Plus..... if the Neandethall died off what kiled them? Disease or genocide?
I believe the current prevailing theory is that they failed to adapt quickly enough to the changing ecology of Europe. Both Neanderthal and H. sapiens technology and hunting techniques were originally adapted to preying on large herd animals - stalking, running, and stabbing with spears. There were some changes in ecology between 60,000 and 20,000 years ago that extirpated such species from Europe, making smaller and faster prey more predominant. H. sapiens was able to adapt and overcome by developing the bow and the throwing spear, while it appears that the Neanderthal never did. Basically, we out-competed the Neanderthal, expanding and becoming stronger while they dwindled and eventually disappeared. That's the best theory right now, anyways.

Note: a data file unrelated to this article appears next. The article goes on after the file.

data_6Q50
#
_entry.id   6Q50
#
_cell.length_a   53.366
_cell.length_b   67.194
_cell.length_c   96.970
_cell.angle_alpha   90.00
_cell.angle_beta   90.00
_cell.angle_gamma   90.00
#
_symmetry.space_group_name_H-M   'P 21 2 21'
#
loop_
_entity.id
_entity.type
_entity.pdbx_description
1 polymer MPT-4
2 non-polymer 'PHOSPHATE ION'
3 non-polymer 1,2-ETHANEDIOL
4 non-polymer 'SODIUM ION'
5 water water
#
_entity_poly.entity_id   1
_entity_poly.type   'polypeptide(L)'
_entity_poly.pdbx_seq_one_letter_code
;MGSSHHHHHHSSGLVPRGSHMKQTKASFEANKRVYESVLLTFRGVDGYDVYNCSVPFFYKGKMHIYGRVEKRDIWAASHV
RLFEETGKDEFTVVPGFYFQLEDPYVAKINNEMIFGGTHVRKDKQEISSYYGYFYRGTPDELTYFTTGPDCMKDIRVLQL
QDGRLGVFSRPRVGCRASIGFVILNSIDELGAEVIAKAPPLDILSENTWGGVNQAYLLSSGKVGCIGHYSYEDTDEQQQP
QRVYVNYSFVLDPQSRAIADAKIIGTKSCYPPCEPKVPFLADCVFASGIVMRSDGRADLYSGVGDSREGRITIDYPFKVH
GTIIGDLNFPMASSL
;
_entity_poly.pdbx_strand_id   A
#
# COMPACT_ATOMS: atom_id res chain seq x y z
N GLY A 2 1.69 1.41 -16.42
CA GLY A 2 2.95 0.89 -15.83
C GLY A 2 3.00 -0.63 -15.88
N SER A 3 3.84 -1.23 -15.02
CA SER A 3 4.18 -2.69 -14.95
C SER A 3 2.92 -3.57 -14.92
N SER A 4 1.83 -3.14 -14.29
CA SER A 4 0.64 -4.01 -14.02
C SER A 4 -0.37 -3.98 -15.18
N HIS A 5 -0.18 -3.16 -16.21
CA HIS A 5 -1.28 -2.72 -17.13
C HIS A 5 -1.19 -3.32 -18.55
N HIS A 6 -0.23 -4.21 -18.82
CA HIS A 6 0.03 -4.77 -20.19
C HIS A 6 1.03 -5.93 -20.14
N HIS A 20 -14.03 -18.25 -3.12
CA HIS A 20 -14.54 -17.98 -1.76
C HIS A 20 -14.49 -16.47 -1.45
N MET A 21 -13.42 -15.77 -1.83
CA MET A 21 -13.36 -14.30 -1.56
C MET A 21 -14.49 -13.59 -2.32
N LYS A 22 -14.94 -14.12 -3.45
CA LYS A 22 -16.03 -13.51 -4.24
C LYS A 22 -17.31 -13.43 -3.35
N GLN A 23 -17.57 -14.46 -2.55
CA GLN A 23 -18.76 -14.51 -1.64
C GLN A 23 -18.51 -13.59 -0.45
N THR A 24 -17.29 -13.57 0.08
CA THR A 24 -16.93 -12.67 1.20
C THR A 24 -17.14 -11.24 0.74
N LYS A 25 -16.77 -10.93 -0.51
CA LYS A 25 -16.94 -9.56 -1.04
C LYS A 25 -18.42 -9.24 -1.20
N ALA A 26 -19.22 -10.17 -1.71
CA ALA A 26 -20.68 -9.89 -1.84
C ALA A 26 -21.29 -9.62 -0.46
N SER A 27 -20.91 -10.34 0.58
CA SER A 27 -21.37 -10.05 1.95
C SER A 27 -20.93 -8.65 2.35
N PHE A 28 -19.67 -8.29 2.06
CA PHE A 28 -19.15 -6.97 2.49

Furthermore, while they don't appear to have made *significant* contributions to our DNA, it's entirely possible that the few isolated survivors bred into us. Not really any way to tell, right now.
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